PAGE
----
Future Models - JAC 2014 B-Class
China's JAC shows off car range as it mulls Oz invasion
That's a wrap: GoAuto took the opportunity of a three-minute lap around a factory complex in a freshly minted JAC B-Class still wrapped in its protective plastic.
Italian-styled small car shows the way for Chinese car-maker JAC as it looks west
18 November 2010
A PININFARINA-designed small car with European engineering input is a pointer to what Australian motorists can expect when Chinese car-maker JAC (Jianghai Automobile Company) expands its global export assault from trucks to passenger cars over the next few years.
The Corolla-sized 1.5-litre JAC B-Class is the freshest offering in JAC's eight-model passenger car range that didn't exist just eight years ago, but which JAC is expanding by a staggering two to three models a year.
The Chinese car-maker is looking to take on the likes of Toyota, General Motors and Volkswagen with this rapidly expanding range that, on the Chinese domestic market, already includes mini, light, small and medium sedans and hatchbacks, as well as a compact SUV, people-mover, one-tonne pick-up and a huge truck range. The latter is set to pioneer the brand in Australia from the second quarter of next year through importer White Motor Company and a 20-plus dealer network.
From top: JAC B-Class, JAC, A-Class, JAC B-Cross, JAC C-Class.
JAC has even established research and development centres in Turin, Italy, and Tokyo, Japan, to draw on the best ideas and talent in its breakneck quest to become a world automotive player by 2015.
A state-of-the-art engine plant and world-class passenger car assembly factory at Hefei, in central China, are turning out JAC-branded cars for the domestic Chinese market where JAC is a well established truck and bus brand and a rapidly growing car name.
This year, JAC total vehicle production is up 40 per cent, on the way to 470,000 units this year, with only 22,000 – mostly trucks – destined for export markets. It plans to push this export volume to 300,000 in just five years, with at least 90,000 of that being passenger cars.
So far, most of JAC's light vehicles are clearly inspired by a grab-bag of existing models from global manufacturers, including Mercedes-Benz, Honda, Hyundai and Chevrolet.
The most unique model is the new JAC B-Class sedan, which JAC says was a co-operative job with the famous Italian design house Pininfarina. The crossover hatch B-Cross version, however, still exhibits an element of cloning, looking like a Honda Jazz from the rear.
Nevertheless, it illustrates the Chinese push away from clones and own home-grown awkward designs to internationally acceptable styling that will allow the burgeoning industry – now the world's biggest with a projected 17 million sales this year – to compete on more equal terms with the global big boys in the west.
Powered by JAC's own 1.5-litre four-cylinder engine in 76kW and variable valve timing 83kW versions, the B-Class – also known as the Tojoy in China – is badged 'B15'.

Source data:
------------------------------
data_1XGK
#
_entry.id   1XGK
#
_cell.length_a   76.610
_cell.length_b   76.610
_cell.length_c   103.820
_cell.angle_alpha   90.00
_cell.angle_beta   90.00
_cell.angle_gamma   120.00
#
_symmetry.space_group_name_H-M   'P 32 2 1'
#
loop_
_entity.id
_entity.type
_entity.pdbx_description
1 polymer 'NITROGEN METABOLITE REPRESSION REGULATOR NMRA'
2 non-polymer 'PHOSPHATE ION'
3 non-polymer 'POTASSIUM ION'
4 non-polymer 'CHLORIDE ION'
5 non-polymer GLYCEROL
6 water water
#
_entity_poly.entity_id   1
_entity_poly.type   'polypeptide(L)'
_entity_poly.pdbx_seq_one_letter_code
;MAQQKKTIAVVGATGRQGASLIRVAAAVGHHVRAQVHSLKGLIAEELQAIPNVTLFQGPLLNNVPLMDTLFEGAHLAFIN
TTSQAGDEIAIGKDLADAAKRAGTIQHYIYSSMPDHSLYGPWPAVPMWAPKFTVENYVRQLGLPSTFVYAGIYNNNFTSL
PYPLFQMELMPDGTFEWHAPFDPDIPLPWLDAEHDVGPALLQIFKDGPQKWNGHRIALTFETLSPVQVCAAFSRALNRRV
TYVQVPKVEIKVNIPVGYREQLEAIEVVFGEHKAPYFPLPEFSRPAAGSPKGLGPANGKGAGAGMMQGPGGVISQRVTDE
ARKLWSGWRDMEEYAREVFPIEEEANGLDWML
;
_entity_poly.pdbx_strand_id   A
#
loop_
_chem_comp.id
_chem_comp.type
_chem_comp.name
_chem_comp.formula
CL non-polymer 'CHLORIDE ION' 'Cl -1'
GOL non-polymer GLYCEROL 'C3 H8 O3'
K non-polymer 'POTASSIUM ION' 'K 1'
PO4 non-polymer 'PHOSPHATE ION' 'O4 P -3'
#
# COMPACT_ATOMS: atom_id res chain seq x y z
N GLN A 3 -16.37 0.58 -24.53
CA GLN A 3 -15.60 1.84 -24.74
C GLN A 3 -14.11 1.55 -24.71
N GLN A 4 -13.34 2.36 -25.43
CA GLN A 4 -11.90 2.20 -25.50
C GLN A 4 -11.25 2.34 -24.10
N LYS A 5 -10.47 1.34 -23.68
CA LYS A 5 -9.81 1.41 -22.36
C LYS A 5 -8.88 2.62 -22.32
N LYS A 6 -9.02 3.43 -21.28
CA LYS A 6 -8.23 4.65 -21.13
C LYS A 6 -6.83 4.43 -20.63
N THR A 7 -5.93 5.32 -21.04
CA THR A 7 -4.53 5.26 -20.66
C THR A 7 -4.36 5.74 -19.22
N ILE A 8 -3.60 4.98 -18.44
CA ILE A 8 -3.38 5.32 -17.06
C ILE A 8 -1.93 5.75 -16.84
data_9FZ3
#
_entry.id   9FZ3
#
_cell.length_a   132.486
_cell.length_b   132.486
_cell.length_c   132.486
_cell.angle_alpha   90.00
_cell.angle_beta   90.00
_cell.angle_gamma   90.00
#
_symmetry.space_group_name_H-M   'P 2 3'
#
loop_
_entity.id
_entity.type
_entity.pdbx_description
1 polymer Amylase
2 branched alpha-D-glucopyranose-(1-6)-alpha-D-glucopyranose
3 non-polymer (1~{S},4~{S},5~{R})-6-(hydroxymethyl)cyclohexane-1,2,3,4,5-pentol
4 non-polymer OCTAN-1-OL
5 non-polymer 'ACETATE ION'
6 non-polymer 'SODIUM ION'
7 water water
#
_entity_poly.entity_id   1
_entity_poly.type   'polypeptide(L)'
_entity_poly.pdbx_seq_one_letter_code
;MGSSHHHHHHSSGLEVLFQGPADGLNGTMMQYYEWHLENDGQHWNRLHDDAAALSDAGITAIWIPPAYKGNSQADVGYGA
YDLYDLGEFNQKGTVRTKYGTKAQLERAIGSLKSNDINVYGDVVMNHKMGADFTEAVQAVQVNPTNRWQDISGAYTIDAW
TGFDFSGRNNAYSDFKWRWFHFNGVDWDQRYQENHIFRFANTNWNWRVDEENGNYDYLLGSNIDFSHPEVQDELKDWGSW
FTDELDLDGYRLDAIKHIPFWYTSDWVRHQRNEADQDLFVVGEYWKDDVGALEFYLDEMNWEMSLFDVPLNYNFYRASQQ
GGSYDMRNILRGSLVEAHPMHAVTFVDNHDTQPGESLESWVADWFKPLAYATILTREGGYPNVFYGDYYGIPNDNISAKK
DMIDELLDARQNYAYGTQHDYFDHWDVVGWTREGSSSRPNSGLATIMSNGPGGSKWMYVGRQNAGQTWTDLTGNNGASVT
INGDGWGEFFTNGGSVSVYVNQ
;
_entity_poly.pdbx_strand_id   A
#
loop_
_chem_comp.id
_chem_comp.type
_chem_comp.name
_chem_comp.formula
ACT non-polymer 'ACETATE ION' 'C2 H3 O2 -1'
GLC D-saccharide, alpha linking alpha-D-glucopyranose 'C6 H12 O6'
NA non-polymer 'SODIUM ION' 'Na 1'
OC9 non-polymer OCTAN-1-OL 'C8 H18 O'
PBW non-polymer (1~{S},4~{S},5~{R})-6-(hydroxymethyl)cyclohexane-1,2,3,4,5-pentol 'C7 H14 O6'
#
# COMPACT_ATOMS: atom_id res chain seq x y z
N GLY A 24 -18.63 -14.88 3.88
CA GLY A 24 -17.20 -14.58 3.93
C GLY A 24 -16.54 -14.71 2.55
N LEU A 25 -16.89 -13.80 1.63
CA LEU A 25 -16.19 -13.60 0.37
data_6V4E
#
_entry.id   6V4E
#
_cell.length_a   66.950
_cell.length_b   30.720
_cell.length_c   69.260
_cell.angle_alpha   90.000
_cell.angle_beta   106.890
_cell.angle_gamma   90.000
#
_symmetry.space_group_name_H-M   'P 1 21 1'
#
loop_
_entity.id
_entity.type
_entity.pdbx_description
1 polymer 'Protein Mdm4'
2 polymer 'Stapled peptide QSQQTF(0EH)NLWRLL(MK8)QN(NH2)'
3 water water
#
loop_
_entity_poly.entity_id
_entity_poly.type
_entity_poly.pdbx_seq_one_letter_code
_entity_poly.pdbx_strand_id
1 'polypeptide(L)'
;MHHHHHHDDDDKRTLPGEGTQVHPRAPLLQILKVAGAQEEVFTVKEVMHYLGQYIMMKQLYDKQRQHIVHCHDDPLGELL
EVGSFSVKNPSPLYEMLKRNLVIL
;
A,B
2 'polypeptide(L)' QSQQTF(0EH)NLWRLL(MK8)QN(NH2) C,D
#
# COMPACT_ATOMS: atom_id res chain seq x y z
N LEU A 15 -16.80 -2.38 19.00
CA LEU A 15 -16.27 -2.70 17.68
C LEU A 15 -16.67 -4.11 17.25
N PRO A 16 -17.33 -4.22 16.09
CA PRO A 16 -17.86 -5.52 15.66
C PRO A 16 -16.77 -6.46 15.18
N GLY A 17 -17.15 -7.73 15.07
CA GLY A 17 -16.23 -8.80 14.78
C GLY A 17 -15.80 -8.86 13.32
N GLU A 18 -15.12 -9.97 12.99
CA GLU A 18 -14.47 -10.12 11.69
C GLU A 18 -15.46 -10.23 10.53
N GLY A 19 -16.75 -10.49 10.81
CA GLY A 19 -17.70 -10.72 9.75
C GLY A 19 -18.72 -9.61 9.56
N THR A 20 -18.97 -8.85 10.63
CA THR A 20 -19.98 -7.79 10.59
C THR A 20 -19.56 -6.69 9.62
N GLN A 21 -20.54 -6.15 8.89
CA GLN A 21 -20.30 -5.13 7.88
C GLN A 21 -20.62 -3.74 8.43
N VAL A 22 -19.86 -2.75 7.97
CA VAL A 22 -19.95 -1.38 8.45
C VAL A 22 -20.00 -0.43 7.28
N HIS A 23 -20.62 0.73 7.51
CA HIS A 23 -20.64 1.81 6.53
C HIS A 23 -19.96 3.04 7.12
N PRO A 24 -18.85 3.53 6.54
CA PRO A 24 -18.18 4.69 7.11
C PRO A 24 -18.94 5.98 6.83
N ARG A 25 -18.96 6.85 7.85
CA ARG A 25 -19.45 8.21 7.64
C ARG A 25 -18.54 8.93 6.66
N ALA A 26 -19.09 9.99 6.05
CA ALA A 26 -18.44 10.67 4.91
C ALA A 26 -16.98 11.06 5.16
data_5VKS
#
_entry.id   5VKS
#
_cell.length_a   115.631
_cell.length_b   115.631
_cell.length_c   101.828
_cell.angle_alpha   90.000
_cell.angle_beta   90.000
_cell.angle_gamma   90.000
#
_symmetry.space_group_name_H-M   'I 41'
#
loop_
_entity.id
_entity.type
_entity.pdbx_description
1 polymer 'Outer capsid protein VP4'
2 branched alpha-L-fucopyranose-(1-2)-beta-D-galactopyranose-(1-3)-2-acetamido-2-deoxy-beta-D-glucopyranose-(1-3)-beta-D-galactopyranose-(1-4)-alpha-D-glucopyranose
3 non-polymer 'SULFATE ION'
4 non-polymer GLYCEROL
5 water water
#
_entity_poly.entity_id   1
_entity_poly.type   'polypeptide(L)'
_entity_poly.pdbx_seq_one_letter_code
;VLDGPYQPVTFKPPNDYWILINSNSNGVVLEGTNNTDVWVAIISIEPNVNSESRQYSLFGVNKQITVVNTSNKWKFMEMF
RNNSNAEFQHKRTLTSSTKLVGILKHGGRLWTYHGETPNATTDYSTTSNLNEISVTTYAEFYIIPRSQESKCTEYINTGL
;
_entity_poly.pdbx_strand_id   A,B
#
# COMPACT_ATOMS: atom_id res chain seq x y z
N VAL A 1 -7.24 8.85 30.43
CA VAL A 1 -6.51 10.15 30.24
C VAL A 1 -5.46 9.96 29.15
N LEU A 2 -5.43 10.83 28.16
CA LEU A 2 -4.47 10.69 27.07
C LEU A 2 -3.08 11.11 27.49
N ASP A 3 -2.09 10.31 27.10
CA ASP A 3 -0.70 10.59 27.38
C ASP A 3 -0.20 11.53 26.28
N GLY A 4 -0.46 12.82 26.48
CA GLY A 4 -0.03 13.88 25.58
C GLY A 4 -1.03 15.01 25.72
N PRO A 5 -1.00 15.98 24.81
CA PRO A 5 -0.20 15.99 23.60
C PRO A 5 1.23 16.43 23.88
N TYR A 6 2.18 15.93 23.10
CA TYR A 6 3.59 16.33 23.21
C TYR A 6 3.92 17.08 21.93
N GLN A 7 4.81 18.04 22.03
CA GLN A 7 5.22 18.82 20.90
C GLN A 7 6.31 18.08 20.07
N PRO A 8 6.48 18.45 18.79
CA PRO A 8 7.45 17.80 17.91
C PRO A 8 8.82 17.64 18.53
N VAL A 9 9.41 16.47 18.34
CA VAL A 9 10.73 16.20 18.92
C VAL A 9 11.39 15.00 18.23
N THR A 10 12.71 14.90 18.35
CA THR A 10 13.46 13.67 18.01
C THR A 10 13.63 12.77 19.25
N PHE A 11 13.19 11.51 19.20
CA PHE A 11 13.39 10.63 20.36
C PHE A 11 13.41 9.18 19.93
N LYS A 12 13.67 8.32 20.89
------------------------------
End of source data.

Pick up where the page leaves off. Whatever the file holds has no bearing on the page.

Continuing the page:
Torque for the two Euro 4 compliant engine variants is rated at 130Nm at 4500rpm for the base engine and 146Nm at 4000rpm for the VVT powerplant that is optional on the top-end Luxury model.
No fuel economy figures were quoted for this model.
Sitting on a 2710mm wheelbase, the 4590mm long sedan seats five and weighs in at 1315kg.
Suspension is MacPherson strut on the front and what appears from drawings to be multi-link on the rear.
A single driver's airbag is fitted on the base Comfort model, while the Elegant and Luxury versions get a passenger airbag as well. There is no sign of side or curtain airbags, and while ABS is standard, ESC is missing – an oversight that would need to be addressed for western markets.
Standard equipment includes power windows, an anti-theft system and halogen headlights, while rear parking sensors and leather trim are standard on the Luxury version.
A taller, crossover version of the B-Class, the B-Cross, seats up to seven and gets a bigger, 1.8-litre engine with 105kw of power and 165Nm of torque.
Another JAC model that would seem to be a walk-up start for Australia is the smaller, light-sized A-Class, which is offered with a choice of two 1.3-litre four-cylinder engines – a base 69kW-at-6000rpm engine and a variable valve timing 73kW version for up-spec models. Torque is 114Nm and 126Nm respectively.
Like the B-Class, the A-Class is offered in both hatch and sedan guises, both sitting on a 2400mm wheelbase, with overall length of the sedan coming in at 4155mm and the hatch at 3965mm.
Five-speed manual and automatic transmissions are available, and fuel economy is said to be a commendable 4.9 litres per 100km.
The Hyundai-like compact SUV, the SRV – known in China as the Rein – comes with either a 2.0-litre 95kW/175Nm engine, a bigger 2.4-litre 100kW/193Nm version or a turbo-charged 2.0-litre petrol performance leader banging out 120kW/235Nm.